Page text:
I should be writing a review of The Golden Compass, but I’m not going to. Because I’m a rebel. Instead, I’m going to write about why I’m not writing a review of the The Golden Compass.
I’m not writing a review on that book because I didn’t enjoy it much, but it’s not a simple as that. And from time to time (almost every time), that sort of thing makes me feel like I’m awful and that there is something wrong with me. I run into this problem more than I’d care to admit, because once I start most books, unless I find them to be incredibly awful, or off putting, I will hate read it. Because I finish what I start, damnit.
For the purposes of exploring that idea, Philip Pullman’s The Golden Compass isn’t the best example. Matthew Mather’s Cyberstorm would be ideal; as of right now the book has four thousand three hundred seventy two reviews on Amazon. Fifty percent of them are five star, thirty six percent are four star, nine percent are three star, three percent are two star, and a single percent is one star. I firmly believe this book belongs in the one star category.
I picked up this book initially because another author I liked recommended it on his blog. After a couple chapters in, I wanted to put the book down. But I didn’t, telling myself that it would probably pick up. Maybe in a chapter or two more, it would really start to shine. It never got better, so I hate read it, because I finish what I start, damnit.
So I finished the book and found myself wondering, “How the hell did two thousands one hundred eighty six people like this book enough to give it five stars?” The characterization was awful, mind-bogglingly impossible things happened, the writing was a clunky stream of consciousness, and in general, the book was pretty poorly written. Clearly there must be something wrong with me if eighty six percent of the people who read this book thought it was above average.
Actually, no there isn’t. Why could that be? Well, there are a few reasons:
- Consumer vs. Craftsman:
Some people consume; some people create. I’ve found that it’s much easier for me to consume and enjoy material when I don’t work with that medium. When you think about it, this makes sense. As a craftsman, you invest yourself in something and hone your skill and understanding. This makes spotting errors or mistakes easier and forces you to develop a more defined personal style.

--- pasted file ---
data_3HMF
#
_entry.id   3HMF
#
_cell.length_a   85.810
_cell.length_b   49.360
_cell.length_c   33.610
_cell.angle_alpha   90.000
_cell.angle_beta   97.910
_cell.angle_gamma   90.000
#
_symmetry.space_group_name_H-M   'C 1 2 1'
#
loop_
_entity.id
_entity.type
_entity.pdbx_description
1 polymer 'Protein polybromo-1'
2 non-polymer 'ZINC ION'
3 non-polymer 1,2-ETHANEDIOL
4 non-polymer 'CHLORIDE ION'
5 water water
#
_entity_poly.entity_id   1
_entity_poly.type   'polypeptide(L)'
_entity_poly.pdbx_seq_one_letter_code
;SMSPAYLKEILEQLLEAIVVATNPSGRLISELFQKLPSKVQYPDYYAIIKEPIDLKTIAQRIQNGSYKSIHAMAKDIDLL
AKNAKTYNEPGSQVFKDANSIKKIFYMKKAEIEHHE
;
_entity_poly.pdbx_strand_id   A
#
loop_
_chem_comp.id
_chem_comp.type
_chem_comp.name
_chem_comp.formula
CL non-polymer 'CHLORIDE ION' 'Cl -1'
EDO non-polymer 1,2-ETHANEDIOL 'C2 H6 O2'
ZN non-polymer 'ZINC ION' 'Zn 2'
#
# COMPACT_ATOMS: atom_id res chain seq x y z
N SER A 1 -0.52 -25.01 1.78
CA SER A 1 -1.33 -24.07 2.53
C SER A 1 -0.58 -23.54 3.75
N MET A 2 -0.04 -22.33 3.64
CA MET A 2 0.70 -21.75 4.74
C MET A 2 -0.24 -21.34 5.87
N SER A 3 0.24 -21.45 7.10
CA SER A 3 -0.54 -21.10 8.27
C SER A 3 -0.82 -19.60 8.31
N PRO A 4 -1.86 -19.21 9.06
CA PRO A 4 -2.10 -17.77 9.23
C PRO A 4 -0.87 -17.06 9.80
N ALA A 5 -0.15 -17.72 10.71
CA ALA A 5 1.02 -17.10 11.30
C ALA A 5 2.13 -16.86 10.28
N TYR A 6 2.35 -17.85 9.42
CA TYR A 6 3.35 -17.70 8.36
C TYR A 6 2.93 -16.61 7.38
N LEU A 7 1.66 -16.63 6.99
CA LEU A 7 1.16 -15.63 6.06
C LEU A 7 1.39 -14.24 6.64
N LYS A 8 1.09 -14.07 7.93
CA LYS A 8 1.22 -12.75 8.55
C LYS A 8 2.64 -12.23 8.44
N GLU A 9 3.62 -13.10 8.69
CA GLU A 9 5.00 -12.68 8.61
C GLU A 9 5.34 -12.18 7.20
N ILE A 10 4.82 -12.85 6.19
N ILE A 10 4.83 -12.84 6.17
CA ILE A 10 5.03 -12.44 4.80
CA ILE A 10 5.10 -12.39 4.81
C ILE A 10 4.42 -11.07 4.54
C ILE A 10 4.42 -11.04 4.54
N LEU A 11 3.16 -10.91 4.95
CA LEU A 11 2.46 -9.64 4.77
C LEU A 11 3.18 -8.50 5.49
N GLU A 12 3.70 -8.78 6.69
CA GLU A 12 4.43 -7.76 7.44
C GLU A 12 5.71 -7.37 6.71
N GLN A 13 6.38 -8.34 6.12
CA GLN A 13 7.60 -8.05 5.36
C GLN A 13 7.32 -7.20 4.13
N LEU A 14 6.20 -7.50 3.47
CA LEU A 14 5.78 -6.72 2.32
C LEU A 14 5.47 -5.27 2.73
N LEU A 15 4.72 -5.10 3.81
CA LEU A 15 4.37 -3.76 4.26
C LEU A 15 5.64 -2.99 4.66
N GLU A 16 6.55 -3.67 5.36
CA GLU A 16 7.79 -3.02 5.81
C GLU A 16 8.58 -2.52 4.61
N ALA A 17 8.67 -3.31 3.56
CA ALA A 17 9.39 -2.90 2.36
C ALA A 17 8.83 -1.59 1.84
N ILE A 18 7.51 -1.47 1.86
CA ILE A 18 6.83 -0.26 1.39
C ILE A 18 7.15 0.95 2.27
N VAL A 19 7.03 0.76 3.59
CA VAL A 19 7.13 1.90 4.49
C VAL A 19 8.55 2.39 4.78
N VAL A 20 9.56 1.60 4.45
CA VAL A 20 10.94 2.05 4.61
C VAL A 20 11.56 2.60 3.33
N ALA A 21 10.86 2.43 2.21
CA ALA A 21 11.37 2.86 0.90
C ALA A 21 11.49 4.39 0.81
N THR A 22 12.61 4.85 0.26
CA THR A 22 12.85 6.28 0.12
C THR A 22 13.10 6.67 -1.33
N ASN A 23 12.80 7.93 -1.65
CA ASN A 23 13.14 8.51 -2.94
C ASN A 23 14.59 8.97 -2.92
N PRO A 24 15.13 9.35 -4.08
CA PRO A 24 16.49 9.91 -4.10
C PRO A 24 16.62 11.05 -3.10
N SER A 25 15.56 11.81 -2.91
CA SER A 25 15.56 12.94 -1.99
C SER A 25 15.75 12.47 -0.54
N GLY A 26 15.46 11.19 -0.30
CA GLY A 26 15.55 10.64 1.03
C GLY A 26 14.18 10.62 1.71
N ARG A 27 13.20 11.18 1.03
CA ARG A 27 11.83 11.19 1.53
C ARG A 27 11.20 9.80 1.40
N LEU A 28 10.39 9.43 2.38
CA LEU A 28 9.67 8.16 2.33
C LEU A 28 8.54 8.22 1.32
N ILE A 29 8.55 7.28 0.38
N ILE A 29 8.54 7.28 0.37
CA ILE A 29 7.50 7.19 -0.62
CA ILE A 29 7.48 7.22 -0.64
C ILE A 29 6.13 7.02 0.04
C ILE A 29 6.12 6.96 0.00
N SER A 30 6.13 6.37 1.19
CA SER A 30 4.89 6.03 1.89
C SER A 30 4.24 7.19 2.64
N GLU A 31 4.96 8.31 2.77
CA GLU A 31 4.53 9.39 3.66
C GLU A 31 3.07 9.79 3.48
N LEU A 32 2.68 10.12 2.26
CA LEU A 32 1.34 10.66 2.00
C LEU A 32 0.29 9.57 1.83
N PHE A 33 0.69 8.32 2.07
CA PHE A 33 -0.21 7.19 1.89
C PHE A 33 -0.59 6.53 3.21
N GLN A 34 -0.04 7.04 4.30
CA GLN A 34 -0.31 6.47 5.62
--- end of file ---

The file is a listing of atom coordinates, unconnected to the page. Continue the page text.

- Rate of Consumption:
Ok, so I just said that that consumers have an easier time appreciating that which they consume but do not craft. While this is remains mostly true, if you consume large amounts of a specific media, you begin to understand that media through sheer exposure. For example, I spent six months working for Blockbuster and I did not have cable. I watched a significant amount of movies. As a result, I dislike watching most movies now. I find most of them to be formulaic and predictable. The same can be said of books, and I read rather frequently.
- Positive Fading:
Positive Fading is the psychological phenomenon where negative emotions are more quickly forgotten than positive ones (check it out). It’s important to note that this phenomenon isn’t as readily observed in those suffering from depression, and while I’m not full-on depressed, depression is something I’m no stranger to.
- Different Tastes:
I read books to escape, to imagine, to live another life, and as a result I cannot stand overly descriptive writers. Nothing kills my immersion quicker than having every detail of a world laid before me.
These are just a few possible reasons. There are many more, such as emotion, shared experience, and personal preference to name just a few. The important thing though, is that it’s ok to not like something someone else does as long as you’re not a jerk about it. It doesn’t mean there’s something wrong with you, it just means you have different opinions.
Have you ever read something that everyone else loved, but you only thought was eh? Leave a comment and let me know about it.